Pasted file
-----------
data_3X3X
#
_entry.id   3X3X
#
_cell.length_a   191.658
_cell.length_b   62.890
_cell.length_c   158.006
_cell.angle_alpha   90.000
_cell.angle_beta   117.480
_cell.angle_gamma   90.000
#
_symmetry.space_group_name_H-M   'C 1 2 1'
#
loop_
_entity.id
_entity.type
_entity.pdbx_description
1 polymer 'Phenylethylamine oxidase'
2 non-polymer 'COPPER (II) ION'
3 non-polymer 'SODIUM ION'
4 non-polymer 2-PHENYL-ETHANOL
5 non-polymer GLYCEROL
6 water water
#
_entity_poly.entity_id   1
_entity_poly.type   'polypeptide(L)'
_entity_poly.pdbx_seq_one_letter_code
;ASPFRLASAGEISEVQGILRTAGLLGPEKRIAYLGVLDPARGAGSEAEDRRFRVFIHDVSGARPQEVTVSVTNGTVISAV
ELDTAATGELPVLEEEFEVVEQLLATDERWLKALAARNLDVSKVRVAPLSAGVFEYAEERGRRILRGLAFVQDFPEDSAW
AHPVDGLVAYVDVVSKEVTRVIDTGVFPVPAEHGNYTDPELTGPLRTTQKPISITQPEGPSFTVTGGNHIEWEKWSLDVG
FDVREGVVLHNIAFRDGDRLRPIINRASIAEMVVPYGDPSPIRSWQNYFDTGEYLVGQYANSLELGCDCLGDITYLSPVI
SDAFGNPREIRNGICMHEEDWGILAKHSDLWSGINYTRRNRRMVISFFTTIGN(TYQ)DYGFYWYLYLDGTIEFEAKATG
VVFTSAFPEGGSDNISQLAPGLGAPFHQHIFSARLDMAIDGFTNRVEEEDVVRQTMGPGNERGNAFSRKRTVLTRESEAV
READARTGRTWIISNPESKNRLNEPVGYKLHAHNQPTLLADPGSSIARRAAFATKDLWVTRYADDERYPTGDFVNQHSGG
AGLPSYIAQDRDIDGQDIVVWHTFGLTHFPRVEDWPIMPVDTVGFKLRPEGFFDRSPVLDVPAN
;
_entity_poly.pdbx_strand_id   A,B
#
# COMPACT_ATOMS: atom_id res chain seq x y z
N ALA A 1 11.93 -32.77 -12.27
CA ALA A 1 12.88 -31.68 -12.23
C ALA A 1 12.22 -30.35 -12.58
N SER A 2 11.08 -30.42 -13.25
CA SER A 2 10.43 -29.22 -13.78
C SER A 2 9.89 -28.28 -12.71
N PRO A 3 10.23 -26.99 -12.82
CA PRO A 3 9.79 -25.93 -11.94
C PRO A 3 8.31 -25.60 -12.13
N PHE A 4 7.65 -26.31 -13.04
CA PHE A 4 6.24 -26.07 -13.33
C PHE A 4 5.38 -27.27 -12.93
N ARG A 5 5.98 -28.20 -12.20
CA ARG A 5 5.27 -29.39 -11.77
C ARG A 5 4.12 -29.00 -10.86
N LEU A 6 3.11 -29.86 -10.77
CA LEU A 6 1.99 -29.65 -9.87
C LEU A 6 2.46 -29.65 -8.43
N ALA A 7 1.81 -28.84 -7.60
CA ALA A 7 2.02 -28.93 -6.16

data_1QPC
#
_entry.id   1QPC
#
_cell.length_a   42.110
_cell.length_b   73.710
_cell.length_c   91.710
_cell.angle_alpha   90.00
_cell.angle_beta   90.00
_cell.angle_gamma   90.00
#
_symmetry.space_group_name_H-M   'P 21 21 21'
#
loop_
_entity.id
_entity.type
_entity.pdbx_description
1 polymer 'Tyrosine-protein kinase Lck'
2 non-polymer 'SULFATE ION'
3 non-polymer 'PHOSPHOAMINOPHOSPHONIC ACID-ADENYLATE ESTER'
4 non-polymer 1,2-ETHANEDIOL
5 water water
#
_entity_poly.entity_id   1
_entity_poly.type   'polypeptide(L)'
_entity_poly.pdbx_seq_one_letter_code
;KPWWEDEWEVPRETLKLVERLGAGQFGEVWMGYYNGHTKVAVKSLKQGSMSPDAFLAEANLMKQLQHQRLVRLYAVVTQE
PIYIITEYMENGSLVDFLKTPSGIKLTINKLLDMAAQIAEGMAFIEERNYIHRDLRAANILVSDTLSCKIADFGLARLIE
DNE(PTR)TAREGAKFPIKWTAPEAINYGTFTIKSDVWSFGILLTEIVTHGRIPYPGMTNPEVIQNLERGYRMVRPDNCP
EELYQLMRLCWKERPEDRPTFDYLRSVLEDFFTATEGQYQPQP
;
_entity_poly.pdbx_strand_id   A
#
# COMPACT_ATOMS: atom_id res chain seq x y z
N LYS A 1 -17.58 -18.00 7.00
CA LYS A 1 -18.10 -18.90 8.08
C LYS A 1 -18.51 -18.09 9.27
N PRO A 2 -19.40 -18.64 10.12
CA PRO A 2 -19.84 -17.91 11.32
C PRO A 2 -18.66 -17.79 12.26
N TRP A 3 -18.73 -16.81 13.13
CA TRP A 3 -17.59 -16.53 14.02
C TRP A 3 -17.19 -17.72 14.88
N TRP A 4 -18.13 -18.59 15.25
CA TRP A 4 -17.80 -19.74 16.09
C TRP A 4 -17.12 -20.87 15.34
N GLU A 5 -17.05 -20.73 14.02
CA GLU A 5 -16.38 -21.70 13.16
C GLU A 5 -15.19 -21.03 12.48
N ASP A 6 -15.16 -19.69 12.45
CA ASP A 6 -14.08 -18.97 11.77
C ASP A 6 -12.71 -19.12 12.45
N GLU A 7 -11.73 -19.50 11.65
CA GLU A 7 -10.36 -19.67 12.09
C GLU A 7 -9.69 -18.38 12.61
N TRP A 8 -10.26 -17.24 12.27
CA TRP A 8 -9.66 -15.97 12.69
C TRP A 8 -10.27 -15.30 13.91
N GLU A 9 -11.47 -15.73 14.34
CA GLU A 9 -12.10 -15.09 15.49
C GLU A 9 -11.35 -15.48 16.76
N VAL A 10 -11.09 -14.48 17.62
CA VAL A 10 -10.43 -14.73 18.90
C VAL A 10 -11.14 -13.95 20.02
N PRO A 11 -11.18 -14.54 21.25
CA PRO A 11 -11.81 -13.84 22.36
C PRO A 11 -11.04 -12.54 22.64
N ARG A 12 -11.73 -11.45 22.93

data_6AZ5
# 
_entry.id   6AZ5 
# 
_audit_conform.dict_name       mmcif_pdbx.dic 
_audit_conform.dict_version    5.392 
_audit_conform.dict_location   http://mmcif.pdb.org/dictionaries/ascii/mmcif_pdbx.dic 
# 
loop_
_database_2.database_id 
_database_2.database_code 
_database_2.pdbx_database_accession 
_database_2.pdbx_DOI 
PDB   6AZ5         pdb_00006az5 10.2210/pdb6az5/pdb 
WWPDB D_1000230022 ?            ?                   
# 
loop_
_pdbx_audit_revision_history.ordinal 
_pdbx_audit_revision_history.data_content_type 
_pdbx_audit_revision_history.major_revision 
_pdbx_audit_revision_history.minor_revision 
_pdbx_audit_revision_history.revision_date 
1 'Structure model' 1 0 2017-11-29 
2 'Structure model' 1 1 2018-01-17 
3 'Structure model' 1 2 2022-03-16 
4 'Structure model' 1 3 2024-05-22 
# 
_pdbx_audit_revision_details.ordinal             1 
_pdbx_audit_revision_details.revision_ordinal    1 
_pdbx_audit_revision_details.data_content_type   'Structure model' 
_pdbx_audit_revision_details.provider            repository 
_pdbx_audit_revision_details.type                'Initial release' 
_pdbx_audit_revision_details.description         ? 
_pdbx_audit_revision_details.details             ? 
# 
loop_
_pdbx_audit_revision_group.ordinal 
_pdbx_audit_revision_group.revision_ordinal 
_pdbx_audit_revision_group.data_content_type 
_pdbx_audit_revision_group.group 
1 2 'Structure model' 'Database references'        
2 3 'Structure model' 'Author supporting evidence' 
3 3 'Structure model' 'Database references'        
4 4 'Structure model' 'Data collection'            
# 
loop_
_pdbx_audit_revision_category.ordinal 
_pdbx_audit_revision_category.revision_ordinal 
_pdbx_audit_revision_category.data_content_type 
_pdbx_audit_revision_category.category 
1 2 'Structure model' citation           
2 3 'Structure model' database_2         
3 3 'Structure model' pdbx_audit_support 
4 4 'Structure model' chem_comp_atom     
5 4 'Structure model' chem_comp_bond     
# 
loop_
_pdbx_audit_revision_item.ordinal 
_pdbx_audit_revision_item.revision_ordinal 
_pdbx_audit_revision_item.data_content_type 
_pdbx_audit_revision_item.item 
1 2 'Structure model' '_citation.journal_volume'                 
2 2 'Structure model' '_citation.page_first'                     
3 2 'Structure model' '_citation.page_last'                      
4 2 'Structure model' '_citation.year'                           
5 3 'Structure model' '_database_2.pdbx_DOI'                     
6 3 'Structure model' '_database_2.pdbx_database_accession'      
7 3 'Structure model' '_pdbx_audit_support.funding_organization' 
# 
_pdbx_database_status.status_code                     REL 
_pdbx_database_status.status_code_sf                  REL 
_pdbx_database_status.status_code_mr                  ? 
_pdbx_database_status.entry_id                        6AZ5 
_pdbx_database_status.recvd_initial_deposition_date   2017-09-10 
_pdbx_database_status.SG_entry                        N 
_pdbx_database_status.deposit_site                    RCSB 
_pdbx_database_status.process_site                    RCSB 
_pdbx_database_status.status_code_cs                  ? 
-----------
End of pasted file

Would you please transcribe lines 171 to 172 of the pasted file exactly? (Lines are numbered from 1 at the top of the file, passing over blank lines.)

4 4 'Structure model' 'Data collection'            
# 